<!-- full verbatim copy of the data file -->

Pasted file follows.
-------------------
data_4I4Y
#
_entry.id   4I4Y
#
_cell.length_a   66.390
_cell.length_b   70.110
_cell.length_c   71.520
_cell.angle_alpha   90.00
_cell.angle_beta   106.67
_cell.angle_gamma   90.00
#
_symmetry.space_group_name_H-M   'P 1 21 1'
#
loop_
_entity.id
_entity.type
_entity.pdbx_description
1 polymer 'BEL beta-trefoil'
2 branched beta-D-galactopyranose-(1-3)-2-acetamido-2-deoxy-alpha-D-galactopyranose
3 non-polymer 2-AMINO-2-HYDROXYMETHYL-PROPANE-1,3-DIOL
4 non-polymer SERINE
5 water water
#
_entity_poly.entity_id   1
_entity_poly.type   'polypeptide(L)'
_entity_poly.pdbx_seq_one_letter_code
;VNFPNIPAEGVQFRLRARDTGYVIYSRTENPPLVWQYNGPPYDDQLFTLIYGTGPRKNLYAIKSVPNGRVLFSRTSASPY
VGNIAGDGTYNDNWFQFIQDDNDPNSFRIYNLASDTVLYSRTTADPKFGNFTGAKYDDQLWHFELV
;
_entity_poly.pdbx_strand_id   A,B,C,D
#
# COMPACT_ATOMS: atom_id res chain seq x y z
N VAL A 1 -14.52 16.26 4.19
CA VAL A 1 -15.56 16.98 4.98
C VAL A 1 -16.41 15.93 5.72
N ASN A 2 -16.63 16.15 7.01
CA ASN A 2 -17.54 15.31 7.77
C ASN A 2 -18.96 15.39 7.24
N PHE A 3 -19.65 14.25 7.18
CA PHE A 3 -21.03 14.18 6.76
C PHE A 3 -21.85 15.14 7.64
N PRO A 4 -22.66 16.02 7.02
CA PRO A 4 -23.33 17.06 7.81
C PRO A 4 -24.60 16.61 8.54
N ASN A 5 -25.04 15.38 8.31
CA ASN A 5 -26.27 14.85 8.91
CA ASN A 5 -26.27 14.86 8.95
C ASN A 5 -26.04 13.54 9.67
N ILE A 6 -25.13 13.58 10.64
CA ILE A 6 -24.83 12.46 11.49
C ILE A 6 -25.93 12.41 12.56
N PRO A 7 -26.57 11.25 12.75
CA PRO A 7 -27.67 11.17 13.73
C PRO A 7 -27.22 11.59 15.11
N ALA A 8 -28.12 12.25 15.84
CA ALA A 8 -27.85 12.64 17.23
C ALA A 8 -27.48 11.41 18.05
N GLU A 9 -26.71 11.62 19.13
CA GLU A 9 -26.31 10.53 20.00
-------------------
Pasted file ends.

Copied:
data_4I4Y
#
_entry.id   4I4Y
#
_cell.length_a   66.390
_cell.length_b   70.110
_cell.length_c   71.520
_cell.angle_alpha   90.00
_cell.angle_beta   106.67
_cell.angle_gamma   90.00
#
_symmetry.space_group_name_H-M   'P 1 21 1'
#
loop_
_entity.id
_entity.type
_entity.pdbx_description
1 polymer 'BEL beta-trefoil'
2 branched beta-D-galactopyranose-(1-3)-2-acetamido-2-deoxy-alpha-D-galactopyranose
3 non-polymer 2-AMINO-2-HYDROXYMETHYL-PROPANE-1,3-DIOL
4 non-polymer SERINE
5 water water
#
_entity_poly.entity_id   1
_entity_poly.type   'polypeptide(L)'
_entity_poly.pdbx_seq_one_letter_code
;VNFPNIPAEGVQFRLRARDTGYVIYSRTENPPLVWQYNGPPYDDQLFTLIYGTGPRKNLYAIKSVPNGRVLFSRTSASPY
VGNIAGDGTYNDNWFQFIQDDNDPNSFRIYNLASDTVLYSRTTADPKFGNFTGAKYDDQLWHFELV
;
_entity_poly.pdbx_strand_id   A,B,C,D
#
# COMPACT_ATOMS: atom_id res chain seq x y z
N VAL A 1 -14.52 16.26 4.19
CA VAL A 1 -15.56 16.98 4.98
C VAL A 1 -16.41 15.93 5.72
N ASN A 2 -16.63 16.15 7.01
CA ASN A 2 -17.54 15.31 7.77
C ASN A 2 -18.96 15.39 7.24
N PHE A 3 -19.65 14.25 7.18
CA PHE A 3 -21.03 14.18 6.76
C PHE A 3 -21.85 15.14 7.64
N PRO A 4 -22.66 16.02 7.02
CA PRO A 4 -23.33 17.06 7.81
C PRO A 4 -24.60 16.61 8.54
N ASN A 5 -25.04 15.38 8.31
CA ASN A 5 -26.27 14.85 8.91
CA ASN A 5 -26.27 14.86 8.95
C ASN A 5 -26.04 13.54 9.67
N ILE A 6 -25.13 13.58 10.64
CA ILE A 6 -24.83 12.46 11.49
C ILE A 6 -25.93 12.41 12.56
N PRO A 7 -26.57 11.25 12.75
CA PRO A 7 -27.67 11.17 13.73
C PRO A 7 -27.22 11.59 15.11
N ALA A 8 -28.12 12.25 15.84
CA ALA A 8 -27.85 12.64 17.23
C ALA A 8 -27.48 11.41 18.05
N GLU A 9 -26.71 11.62 19.13
CA GLU A 9 -26.31 10.53 20.00